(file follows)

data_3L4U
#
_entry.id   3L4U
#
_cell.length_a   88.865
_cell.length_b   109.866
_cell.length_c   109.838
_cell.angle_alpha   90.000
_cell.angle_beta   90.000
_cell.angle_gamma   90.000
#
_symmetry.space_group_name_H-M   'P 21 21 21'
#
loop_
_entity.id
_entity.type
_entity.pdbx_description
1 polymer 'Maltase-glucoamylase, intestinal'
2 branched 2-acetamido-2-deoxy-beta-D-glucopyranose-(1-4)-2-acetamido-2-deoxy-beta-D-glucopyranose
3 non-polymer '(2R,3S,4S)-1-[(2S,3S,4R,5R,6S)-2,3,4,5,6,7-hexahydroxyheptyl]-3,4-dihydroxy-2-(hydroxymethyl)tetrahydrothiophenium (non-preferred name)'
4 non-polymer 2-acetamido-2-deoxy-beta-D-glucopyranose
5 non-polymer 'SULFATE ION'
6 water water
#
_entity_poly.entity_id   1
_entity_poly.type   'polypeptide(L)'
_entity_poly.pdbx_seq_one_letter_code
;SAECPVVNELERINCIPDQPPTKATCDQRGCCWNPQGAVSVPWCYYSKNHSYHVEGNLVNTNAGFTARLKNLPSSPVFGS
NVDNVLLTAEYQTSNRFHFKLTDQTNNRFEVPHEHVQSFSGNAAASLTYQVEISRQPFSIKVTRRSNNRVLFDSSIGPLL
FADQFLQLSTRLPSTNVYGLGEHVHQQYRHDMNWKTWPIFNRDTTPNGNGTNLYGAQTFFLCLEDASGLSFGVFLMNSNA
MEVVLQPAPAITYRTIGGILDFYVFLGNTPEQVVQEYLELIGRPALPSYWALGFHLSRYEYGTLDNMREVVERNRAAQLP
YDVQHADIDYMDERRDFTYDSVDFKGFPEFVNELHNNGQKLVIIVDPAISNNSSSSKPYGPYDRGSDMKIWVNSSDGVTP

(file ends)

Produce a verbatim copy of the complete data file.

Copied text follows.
data_3L4U
#
_entry.id   3L4U
#
_cell.length_a   88.865
_cell.length_b   109.866
_cell.length_c   109.838
_cell.angle_alpha   90.000
_cell.angle_beta   90.000
_cell.angle_gamma   90.000
#
_symmetry.space_group_name_H-M   'P 21 21 21'
#
loop_
_entity.id
_entity.type
_entity.pdbx_description
1 polymer 'Maltase-glucoamylase, intestinal'
2 branched 2-acetamido-2-deoxy-beta-D-glucopyranose-(1-4)-2-acetamido-2-deoxy-beta-D-glucopyranose
3 non-polymer '(2R,3S,4S)-1-[(2S,3S,4R,5R,6S)-2,3,4,5,6,7-hexahydroxyheptyl]-3,4-dihydroxy-2-(hydroxymethyl)tetrahydrothiophenium (non-preferred name)'
4 non-polymer 2-acetamido-2-deoxy-beta-D-glucopyranose
5 non-polymer 'SULFATE ION'
6 water water
#
_entity_poly.entity_id   1
_entity_poly.type   'polypeptide(L)'
_entity_poly.pdbx_seq_one_letter_code
;SAECPVVNELERINCIPDQPPTKATCDQRGCCWNPQGAVSVPWCYYSKNHSYHVEGNLVNTNAGFTARLKNLPSSPVFGS
NVDNVLLTAEYQTSNRFHFKLTDQTNNRFEVPHEHVQSFSGNAAASLTYQVEISRQPFSIKVTRRSNNRVLFDSSIGPLL
FADQFLQLSTRLPSTNVYGLGEHVHQQYRHDMNWKTWPIFNRDTTPNGNGTNLYGAQTFFLCLEDASGLSFGVFLMNSNA
MEVVLQPAPAITYRTIGGILDFYVFLGNTPEQVVQEYLELIGRPALPSYWALGFHLSRYEYGTLDNMREVVERNRAAQLP
YDVQHADIDYMDERRDFTYDSVDFKGFPEFVNELHNNGQKLVIIVDPAISNNSSSSKPYGPYDRGSDMKIWVNSSDGVTP